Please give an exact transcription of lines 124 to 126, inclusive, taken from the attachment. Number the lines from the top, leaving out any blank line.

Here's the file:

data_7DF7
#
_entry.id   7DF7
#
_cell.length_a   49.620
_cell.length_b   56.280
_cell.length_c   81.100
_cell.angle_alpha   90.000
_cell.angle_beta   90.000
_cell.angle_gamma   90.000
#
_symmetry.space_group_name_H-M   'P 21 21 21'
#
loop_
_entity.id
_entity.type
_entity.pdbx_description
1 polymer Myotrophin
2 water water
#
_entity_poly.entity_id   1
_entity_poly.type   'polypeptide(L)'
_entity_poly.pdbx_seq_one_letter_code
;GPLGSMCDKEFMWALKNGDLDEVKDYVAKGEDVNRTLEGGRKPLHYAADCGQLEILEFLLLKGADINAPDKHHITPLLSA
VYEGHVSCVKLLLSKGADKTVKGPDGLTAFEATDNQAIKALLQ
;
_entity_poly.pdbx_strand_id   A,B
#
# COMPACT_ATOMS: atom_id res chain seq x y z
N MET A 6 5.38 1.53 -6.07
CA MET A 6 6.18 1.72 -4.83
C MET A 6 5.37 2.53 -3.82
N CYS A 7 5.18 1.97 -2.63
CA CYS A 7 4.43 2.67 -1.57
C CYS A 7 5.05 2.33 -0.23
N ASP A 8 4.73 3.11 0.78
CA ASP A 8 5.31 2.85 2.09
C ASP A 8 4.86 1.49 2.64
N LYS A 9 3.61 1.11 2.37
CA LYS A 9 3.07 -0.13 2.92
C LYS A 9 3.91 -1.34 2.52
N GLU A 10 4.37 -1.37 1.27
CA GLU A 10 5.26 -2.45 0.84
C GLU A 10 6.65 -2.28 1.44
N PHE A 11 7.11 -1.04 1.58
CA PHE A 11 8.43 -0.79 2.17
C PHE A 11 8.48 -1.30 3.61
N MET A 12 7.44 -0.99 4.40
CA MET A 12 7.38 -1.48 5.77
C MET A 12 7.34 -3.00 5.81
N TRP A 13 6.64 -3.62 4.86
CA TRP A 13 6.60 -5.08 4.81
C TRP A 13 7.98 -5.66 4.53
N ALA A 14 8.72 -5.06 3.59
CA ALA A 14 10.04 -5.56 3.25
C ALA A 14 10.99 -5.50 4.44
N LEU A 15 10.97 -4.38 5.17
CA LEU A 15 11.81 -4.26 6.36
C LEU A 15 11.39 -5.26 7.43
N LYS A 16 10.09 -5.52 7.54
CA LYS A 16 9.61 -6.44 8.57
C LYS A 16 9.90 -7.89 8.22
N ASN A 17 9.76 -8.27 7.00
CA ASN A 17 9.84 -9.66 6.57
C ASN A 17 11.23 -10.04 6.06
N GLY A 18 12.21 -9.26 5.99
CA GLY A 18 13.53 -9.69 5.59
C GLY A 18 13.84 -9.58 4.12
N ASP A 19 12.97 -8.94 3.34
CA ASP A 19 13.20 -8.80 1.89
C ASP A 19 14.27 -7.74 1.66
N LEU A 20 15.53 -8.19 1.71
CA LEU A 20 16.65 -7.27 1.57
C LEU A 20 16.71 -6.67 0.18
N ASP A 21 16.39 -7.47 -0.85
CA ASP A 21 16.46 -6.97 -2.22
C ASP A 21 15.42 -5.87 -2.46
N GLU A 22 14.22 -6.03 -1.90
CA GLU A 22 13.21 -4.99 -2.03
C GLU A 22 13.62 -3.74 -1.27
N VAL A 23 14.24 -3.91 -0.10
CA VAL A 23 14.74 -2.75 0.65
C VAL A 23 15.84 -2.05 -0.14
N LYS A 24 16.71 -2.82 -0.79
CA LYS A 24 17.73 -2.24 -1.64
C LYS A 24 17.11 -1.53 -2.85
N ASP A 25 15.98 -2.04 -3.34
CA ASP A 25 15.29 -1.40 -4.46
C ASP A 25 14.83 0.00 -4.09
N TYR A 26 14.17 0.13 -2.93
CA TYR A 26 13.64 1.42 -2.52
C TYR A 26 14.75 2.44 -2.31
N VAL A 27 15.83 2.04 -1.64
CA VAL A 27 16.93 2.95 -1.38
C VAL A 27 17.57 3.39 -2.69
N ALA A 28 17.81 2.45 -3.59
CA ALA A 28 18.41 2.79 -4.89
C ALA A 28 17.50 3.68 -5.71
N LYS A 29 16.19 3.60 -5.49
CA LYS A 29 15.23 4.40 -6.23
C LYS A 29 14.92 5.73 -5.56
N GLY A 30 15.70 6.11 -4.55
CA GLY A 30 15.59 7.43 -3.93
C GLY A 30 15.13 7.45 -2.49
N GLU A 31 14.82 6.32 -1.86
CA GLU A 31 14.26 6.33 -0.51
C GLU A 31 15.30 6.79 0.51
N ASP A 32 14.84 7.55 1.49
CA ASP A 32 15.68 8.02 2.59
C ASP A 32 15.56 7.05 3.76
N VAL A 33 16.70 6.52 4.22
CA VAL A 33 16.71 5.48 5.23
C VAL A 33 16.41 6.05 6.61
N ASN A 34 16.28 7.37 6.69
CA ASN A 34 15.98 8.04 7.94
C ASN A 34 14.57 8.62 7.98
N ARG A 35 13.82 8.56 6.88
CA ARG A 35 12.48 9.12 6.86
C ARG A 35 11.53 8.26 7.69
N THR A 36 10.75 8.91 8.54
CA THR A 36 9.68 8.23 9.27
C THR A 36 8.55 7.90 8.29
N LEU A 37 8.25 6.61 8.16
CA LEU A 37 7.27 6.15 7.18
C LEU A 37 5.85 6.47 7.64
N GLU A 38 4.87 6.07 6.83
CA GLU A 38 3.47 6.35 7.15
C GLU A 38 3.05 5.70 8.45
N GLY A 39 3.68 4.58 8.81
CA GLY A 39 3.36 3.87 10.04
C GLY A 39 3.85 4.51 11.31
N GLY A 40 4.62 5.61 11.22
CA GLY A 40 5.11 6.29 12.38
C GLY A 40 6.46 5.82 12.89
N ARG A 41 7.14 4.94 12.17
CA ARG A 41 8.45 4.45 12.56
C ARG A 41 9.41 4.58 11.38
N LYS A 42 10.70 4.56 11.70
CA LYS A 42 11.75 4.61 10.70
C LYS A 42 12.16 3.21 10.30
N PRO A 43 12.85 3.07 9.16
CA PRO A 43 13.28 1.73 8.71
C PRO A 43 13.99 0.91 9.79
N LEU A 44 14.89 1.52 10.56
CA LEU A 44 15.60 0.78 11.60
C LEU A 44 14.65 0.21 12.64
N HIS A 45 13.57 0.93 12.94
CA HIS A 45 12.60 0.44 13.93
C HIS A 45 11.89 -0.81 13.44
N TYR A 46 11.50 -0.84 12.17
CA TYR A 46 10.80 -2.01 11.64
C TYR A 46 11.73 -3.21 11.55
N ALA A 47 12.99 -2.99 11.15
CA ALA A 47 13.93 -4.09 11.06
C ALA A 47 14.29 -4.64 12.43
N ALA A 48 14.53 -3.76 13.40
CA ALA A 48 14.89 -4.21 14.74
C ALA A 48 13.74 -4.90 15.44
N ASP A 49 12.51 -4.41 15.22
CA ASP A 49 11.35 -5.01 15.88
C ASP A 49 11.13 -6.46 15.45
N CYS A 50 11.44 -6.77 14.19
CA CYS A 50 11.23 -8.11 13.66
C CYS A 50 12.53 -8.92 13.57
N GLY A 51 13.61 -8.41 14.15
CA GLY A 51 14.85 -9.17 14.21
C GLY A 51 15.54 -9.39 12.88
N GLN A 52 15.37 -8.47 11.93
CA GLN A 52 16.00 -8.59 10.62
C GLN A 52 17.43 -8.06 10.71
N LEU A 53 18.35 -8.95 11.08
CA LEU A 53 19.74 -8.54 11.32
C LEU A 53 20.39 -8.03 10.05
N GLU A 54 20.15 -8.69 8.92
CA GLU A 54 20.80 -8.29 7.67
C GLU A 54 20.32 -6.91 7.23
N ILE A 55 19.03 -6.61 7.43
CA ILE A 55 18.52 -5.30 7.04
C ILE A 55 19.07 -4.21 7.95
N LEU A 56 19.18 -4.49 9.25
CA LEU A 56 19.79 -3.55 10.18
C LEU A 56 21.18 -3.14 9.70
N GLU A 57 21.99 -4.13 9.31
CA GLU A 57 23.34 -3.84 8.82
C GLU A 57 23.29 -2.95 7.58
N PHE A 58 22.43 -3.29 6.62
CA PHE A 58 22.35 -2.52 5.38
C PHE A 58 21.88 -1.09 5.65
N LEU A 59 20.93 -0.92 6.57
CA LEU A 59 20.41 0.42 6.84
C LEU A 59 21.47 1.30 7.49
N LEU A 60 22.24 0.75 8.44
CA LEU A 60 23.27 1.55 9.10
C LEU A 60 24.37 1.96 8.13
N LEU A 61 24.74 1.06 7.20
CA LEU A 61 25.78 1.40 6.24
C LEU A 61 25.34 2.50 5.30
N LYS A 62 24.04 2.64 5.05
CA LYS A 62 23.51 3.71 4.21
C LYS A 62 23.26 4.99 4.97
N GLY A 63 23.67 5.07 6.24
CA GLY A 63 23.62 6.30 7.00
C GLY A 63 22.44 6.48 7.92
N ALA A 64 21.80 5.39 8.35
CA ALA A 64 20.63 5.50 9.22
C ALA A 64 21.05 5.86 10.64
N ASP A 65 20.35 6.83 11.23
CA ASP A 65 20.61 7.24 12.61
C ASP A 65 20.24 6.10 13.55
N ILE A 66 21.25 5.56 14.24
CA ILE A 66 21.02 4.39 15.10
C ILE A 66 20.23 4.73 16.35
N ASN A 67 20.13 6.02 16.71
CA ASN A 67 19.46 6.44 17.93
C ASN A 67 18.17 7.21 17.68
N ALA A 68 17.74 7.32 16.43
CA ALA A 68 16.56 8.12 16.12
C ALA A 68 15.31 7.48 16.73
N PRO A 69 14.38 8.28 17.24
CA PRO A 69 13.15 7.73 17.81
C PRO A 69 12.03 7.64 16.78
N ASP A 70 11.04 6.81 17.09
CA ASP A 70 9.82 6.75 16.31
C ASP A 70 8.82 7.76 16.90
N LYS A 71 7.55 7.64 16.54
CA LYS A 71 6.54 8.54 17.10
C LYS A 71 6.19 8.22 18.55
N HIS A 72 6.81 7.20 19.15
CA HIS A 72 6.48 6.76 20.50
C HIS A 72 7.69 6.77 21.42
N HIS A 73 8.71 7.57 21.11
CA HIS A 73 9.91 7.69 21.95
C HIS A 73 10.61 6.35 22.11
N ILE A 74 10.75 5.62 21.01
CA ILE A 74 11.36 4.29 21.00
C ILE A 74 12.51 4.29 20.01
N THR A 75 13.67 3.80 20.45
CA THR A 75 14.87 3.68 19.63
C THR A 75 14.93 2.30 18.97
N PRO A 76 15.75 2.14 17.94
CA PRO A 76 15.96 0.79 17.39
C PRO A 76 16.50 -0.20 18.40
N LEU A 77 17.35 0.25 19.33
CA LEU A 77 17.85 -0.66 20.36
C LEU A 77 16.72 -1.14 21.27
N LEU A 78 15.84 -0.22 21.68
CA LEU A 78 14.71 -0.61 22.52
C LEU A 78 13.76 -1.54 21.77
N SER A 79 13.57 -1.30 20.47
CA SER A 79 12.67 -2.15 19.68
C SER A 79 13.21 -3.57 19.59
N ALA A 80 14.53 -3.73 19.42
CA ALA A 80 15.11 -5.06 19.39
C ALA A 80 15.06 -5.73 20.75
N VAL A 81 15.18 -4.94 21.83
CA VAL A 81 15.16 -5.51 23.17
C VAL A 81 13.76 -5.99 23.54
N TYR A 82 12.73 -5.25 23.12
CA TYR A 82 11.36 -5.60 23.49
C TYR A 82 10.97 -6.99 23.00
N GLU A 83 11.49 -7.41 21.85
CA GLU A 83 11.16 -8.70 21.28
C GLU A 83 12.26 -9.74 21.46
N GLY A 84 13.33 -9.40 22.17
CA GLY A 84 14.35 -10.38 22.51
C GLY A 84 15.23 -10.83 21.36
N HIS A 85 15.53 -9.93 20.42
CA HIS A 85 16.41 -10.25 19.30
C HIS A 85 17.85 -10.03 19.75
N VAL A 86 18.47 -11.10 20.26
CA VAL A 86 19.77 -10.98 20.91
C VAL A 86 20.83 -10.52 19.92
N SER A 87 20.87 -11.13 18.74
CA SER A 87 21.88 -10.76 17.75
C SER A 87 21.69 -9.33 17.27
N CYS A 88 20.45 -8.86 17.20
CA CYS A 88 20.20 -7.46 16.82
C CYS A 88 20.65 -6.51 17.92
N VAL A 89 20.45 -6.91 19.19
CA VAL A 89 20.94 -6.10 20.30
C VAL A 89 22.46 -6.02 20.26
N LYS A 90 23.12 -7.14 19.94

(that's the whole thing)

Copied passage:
CA LEU A 37 7.27 6.15 7.18
C LEU A 37 5.85 6.47 7.64
N GLU A 38 4.87 6.07 6.83